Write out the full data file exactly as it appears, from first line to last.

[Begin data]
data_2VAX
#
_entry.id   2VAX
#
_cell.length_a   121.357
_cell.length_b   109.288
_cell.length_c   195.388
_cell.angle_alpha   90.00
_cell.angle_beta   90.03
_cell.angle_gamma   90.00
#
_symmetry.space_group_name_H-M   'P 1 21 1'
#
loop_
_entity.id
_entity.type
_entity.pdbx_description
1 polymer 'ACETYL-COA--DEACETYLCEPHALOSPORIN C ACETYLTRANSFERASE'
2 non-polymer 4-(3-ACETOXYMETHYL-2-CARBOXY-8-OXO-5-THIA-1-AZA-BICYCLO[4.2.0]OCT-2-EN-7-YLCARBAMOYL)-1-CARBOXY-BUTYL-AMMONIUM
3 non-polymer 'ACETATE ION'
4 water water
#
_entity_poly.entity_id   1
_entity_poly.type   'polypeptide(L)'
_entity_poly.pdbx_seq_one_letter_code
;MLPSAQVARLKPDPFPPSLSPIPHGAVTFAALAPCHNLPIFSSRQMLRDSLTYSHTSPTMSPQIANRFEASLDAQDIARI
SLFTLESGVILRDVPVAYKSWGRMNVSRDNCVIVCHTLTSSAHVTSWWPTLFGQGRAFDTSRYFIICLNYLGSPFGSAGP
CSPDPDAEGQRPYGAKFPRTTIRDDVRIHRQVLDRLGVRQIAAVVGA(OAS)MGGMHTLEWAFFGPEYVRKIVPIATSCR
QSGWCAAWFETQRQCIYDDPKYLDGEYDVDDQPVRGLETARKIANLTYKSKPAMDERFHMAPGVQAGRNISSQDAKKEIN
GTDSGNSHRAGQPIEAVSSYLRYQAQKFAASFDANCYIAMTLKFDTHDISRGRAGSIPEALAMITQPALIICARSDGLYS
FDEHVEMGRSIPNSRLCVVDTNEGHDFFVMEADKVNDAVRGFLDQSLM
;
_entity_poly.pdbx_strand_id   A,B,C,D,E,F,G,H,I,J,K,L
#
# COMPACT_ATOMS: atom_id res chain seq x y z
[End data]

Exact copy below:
data_2VAX
#
_entry.id   2VAX
#
_cell.length_a   121.357
_cell.length_b   109.288
_cell.length_c   195.388
_cell.angle_alpha   90.00
_cell.angle_beta   90.03
_cell.angle_gamma   90.00
#
_symmetry.space_group_name_H-M   'P 1 21 1'
#
loop_
_entity.id
_entity.type
_entity.pdbx_description
1 polymer 'ACETYL-COA--DEACETYLCEPHALOSPORIN C ACETYLTRANSFERASE'
2 non-polymer 4-(3-ACETOXYMETHYL-2-CARBOXY-8-OXO-5-THIA-1-AZA-BICYCLO[4.2.0]OCT-2-EN-7-YLCARBAMOYL)-1-CARBOXY-BUTYL-AMMONIUM
3 non-polymer 'ACETATE ION'
4 water water
#
_entity_poly.entity_id   1
_entity_poly.type   'polypeptide(L)'
_entity_poly.pdbx_seq_one_letter_code
;MLPSAQVARLKPDPFPPSLSPIPHGAVTFAALAPCHNLPIFSSRQMLRDSLTYSHTSPTMSPQIANRFEASLDAQDIARI
SLFTLESGVILRDVPVAYKSWGRMNVSRDNCVIVCHTLTSSAHVTSWWPTLFGQGRAFDTSRYFIICLNYLGSPFGSAGP
CSPDPDAEGQRPYGAKFPRTTIRDDVRIHRQVLDRLGVRQIAAVVGA(OAS)MGGMHTLEWAFFGPEYVRKIVPIATSCR
QSGWCAAWFETQRQCIYDDPKYLDGEYDVDDQPVRGLETARKIANLTYKSKPAMDERFHMAPGVQAGRNISSQDAKKEIN
GTDSGNSHRAGQPIEAVSSYLRYQAQKFAASFDANCYIAMTLKFDTHDISRGRAGSIPEALAMITQPALIICARSDGLYS
FDEHVEMGRSIPNSRLCVVDTNEGHDFFVMEADKVNDAVRGFLDQSLM
;
_entity_poly.pdbx_strand_id   A,B,C,D,E,F,G,H,I,J,K,L
#
# COMPACT_ATOMS: atom_id res chain seq x y z